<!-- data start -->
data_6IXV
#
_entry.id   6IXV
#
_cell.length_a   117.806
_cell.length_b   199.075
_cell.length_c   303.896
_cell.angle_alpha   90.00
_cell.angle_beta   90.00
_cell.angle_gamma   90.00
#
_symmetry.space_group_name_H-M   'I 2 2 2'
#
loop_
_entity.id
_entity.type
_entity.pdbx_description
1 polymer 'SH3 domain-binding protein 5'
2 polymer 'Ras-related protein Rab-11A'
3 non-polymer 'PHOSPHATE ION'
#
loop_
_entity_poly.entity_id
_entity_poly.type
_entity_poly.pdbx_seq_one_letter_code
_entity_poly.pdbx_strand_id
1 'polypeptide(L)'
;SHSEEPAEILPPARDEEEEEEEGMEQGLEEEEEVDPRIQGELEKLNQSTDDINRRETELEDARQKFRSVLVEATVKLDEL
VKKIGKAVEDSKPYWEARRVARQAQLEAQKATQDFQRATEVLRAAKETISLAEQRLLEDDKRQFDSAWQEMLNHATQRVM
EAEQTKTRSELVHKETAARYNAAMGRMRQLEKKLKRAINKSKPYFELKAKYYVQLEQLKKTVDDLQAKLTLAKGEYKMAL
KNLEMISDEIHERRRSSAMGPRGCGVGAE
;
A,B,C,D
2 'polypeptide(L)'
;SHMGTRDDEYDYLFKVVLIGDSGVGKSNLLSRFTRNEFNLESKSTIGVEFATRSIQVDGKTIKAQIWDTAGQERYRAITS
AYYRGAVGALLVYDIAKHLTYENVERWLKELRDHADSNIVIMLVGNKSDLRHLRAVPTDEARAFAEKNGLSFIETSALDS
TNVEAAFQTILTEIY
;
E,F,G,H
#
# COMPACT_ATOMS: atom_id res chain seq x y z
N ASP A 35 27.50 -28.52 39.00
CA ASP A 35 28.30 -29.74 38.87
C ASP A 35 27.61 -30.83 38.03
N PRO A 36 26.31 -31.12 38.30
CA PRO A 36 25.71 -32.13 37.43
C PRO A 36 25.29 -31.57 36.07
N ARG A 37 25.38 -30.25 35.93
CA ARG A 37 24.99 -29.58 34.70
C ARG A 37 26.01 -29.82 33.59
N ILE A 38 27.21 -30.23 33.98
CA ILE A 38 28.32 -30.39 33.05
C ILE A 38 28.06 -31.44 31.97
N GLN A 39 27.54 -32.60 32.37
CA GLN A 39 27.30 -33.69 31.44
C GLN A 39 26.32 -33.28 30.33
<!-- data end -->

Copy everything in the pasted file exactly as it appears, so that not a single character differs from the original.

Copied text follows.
data_6IXV
#
_entry.id   6IXV
#
_cell.length_a   117.806
_cell.length_b   199.075
_cell.length_c   303.896
_cell.angle_alpha   90.00
_cell.angle_beta   90.00
_cell.angle_gamma   90.00
#
_symmetry.space_group_name_H-M   'I 2 2 2'
#
loop_
_entity.id
_entity.type
_entity.pdbx_description
1 polymer 'SH3 domain-binding protein 5'
2 polymer 'Ras-related protein Rab-11A'
3 non-polymer 'PHOSPHATE ION'
#
loop_
_entity_poly.entity_id
_entity_poly.type
_entity_poly.pdbx_seq_one_letter_code
_entity_poly.pdbx_strand_id
1 'polypeptide(L)'
;SHSEEPAEILPPARDEEEEEEEGMEQGLEEEEEVDPRIQGELEKLNQSTDDINRRETELEDARQKFRSVLVEATVKLDEL
VKKIGKAVEDSKPYWEARRVARQAQLEAQKATQDFQRATEVLRAAKETISLAEQRLLEDDKRQFDSAWQEMLNHATQRVM
EAEQTKTRSELVHKETAARYNAAMGRMRQLEKKLKRAINKSKPYFELKAKYYVQLEQLKKTVDDLQAKLTLAKGEYKMAL
KNLEMISDEIHERRRSSAMGPRGCGVGAE
;
A,B,C,D
2 'polypeptide(L)'
;SHMGTRDDEYDYLFKVVLIGDSGVGKSNLLSRFTRNEFNLESKSTIGVEFATRSIQVDGKTIKAQIWDTAGQERYRAITS
AYYRGAVGALLVYDIAKHLTYENVERWLKELRDHADSNIVIMLVGNKSDLRHLRAVPTDEARAFAEKNGLSFIETSALDS
TNVEAAFQTILTEIY
;
E,F,G,H
#
# COMPACT_ATOMS: atom_id res chain seq x y z
N ASP A 35 27.50 -28.52 39.00
CA ASP A 35 28.30 -29.74 38.87
C ASP A 35 27.61 -30.83 38.03
N PRO A 36 26.31 -31.12 38.30
CA PRO A 36 25.71 -32.13 37.43
C PRO A 36 25.29 -31.57 36.07
N ARG A 37 25.38 -30.25 35.93
CA ARG A 37 24.99 -29.58 34.70
C ARG A 37 26.01 -29.82 33.59
N ILE A 38 27.21 -30.23 33.98
CA ILE A 38 28.32 -30.39 33.05
C ILE A 38 28.06 -31.44 31.97
N GLN A 39 27.54 -32.60 32.37
CA GLN A 39 27.30 -33.69 31.44
C GLN A 39 26.32 -33.28 30.33